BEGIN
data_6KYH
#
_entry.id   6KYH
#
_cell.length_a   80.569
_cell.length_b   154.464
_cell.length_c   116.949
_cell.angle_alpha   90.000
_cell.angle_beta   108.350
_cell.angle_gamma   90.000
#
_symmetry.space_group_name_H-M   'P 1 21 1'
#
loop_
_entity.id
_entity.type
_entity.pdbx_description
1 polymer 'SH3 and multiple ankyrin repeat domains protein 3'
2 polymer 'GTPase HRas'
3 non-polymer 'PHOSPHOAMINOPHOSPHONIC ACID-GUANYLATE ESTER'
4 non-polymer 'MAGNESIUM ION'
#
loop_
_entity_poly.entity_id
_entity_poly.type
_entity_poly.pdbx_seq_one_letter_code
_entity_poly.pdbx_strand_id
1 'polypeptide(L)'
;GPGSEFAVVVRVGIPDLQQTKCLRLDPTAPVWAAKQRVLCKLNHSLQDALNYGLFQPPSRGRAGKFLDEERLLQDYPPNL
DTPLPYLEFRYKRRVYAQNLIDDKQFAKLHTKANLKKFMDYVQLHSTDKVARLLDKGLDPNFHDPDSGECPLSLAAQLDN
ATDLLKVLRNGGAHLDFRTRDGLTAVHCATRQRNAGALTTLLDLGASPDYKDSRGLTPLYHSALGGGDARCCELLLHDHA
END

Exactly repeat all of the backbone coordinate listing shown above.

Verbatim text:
data_6KYH
#
_entry.id   6KYH
#
_cell.length_a   80.569
_cell.length_b   154.464
_cell.length_c   116.949
_cell.angle_alpha   90.000
_cell.angle_beta   108.350
_cell.angle_gamma   90.000
#
_symmetry.space_group_name_H-M   'P 1 21 1'
#
loop_
_entity.id
_entity.type
_entity.pdbx_description
1 polymer 'SH3 and multiple ankyrin repeat domains protein 3'
2 polymer 'GTPase HRas'
3 non-polymer 'PHOSPHOAMINOPHOSPHONIC ACID-GUANYLATE ESTER'
4 non-polymer 'MAGNESIUM ION'
#
loop_
_entity_poly.entity_id
_entity_poly.type
_entity_poly.pdbx_seq_one_letter_code
_entity_poly.pdbx_strand_id
1 'polypeptide(L)'
;GPGSEFAVVVRVGIPDLQQTKCLRLDPTAPVWAAKQRVLCKLNHSLQDALNYGLFQPPSRGRAGKFLDEERLLQDYPPNL
DTPLPYLEFRYKRRVYAQNLIDDKQFAKLHTKANLKKFMDYVQLHSTDKVARLLDKGLDPNFHDPDSGECPLSLAAQLDN
ATDLLKVLRNGGAHLDFRTRDGLTAVHCATRQRNAGALTTLLDLGASPDYKDSRGLTPLYHSALGGGDARCCELLLHDHA